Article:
a control unit including:
a sound actuated switch having an input removably connected to the music source and an output removably connected to the headphones, wherein the sound actuated switch has a first mode upon the lack of detection of ambient sound distant the headphones for allowing communication between the music source and headphones and a second mode upon the detection of ambient sound distant the headphones for precluding communication between the music source and headphones,
pad intensity selection means removably connected between the music source and the electrodes of the pads for increasing the magnitude of the musical electric signals transmitted to the electrodes of the pads by a first amount in a first orientation and a second greater amount in a second orientation such that an augmented signal which corresponds to the music is available at the electrodes,
a head phone volume control dial for allowing a user to selectively determine the magnitude of the musical electric signals transmitted from the music source to the headphones,
an equalizer connected between the music source and the headphones and the electrodes of the pads for allowing a user to select which frequencies of the musical electric signals being transmitted thereto are attenuated, and
a timer connected between the music source and the head phones and the electrodes for ceasing the transmission of the musical electric signals thereto after the cessation of a user-selected time interval.
US09061161 1998-04-16 1998-04-16 Musical massager Expired - Fee Related US6104820A (en)

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Cited By (18)

* Cited by examiner, † Cited by third party
Publication number Priority date Publication date Assignee Title
US6369312B1 (en) * 1999-09-14 2002-04-09 Acouve Laboratory, Inc. Method for expressing vibratory music and apparatus therefor
US20040008104A1 (en) * 2002-07-12 2004-01-15 Endsley David E. System and method for providing a synchronization signal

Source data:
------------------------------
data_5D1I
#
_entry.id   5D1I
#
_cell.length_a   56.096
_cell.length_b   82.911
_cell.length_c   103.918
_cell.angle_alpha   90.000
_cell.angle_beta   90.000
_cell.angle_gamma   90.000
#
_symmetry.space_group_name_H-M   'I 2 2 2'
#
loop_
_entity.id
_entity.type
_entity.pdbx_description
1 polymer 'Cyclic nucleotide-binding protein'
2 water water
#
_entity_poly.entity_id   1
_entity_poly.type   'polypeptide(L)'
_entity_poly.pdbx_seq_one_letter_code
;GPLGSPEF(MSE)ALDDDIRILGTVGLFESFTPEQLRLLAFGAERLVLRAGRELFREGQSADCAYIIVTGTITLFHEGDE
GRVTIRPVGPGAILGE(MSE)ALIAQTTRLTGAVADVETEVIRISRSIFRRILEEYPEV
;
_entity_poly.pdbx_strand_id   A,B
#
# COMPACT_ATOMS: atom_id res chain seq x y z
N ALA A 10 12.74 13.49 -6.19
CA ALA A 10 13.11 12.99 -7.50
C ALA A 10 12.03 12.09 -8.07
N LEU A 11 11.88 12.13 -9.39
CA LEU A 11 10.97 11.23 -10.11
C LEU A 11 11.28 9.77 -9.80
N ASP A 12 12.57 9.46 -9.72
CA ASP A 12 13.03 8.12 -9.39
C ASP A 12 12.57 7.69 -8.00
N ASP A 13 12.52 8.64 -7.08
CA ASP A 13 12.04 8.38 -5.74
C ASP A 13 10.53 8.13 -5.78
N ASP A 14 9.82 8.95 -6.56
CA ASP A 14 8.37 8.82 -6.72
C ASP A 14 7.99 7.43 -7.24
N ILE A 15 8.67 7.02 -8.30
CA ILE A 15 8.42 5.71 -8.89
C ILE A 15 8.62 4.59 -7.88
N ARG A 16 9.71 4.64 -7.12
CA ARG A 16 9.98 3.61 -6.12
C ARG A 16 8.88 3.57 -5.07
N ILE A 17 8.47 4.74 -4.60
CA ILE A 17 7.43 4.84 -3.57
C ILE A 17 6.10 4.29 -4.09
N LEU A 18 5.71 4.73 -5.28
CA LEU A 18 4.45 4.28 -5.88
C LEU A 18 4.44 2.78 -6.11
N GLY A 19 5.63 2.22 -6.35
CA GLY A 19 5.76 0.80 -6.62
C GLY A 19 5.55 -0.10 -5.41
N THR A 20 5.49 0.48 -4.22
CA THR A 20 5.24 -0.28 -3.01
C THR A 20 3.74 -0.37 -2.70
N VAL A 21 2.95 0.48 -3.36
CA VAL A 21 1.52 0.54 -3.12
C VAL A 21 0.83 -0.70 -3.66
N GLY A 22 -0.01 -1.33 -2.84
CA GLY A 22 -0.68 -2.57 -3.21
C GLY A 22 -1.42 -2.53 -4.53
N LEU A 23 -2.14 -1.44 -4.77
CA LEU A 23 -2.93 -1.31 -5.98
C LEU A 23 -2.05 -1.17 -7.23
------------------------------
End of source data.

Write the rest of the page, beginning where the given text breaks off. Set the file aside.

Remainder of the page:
US6694035B1 (en) * 2001-07-05 2004-02-17 Martin Teicher System for conveying musical beat information to the hearing impaired
EP1466576A1 (en) * 2003-04-11 2004-10-13 Chen, Yi-Ying Method and apparatus for using a varying frequency signal to stimulate the human body
US20040261096A1 (en) * 2002-06-20 2004-12-23 Bellsouth Intellectual Property Corporation System and method for monitoring blocked content
US20050053252A1 (en) * 2003-03-10 2005-03-10 Cohen Daniel E. Sound and vibration transmission pad and system
US20060036201A1 (en) * 2003-03-10 2006-02-16 Cohen Daniel E Sound and vibration transmission pad and system
US20070032753A1 (en) * 2005-08-02 2007-02-08 Hoffmann Michael R Musical massage device
US20070256015A1 (en) * 2002-06-20 2007-11-01 Matz William R Methods, systems, and products for providing substitute content
US20090010468A1 (en) * 2004-02-19 2009-01-08 Richard Barry Oser Actuation of floor systems using mechanical and electro-active polymer transducers
US20110208257A1 (en) * 2008-09-18 2011-08-25 To Be First Ag Cranial electrostimulation method, equipment and electrode unit
US20120051579A1 (en) * 2003-03-10 2012-03-01 Cohen Daniel E Sound and Vibration Transmission Pad and System
US20130061736A1 (en) * 2011-09-09 2013-03-14 Tomokuni Wauke Vibration generator
US8463389B1 (en) 2010-03-31 2013-06-11 Richard Oths Multi-sensory system and method for providing neuromuscular stimulation
US8517911B1 (en) 2004-07-17 2013-08-27 Jeffrey D. Thompson Sound delivery system for vibro-acoustic treatment
US8617089B2 (en) * 2005-02-18 2013-12-31 So Sound Solutions Llc Inducing tactile stimulation of musical tonal frequencies
US20140163439A1 (en) * 2003-09-04 2014-06-12 Parallel Biotechnologies LLC Musical vibration system localized proximate a target artery
US20150283019A1 (en) * 2014-04-07 2015-10-08 Kugona LLC Tactile transducer treatment system

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US5542907A (en) * 1994-08-30 1996-08-06 Chou; Lai Massage apparatus with multiple vibrator units
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US5857985A (en) * 1997-04-29 1999-01-12 Feng; Hsiu-Mei Multifunctional health massage device
US5868687A (en) * 1997-06-05 1999-02-09 Global Upholstery Company Chair equipped with massage apparatus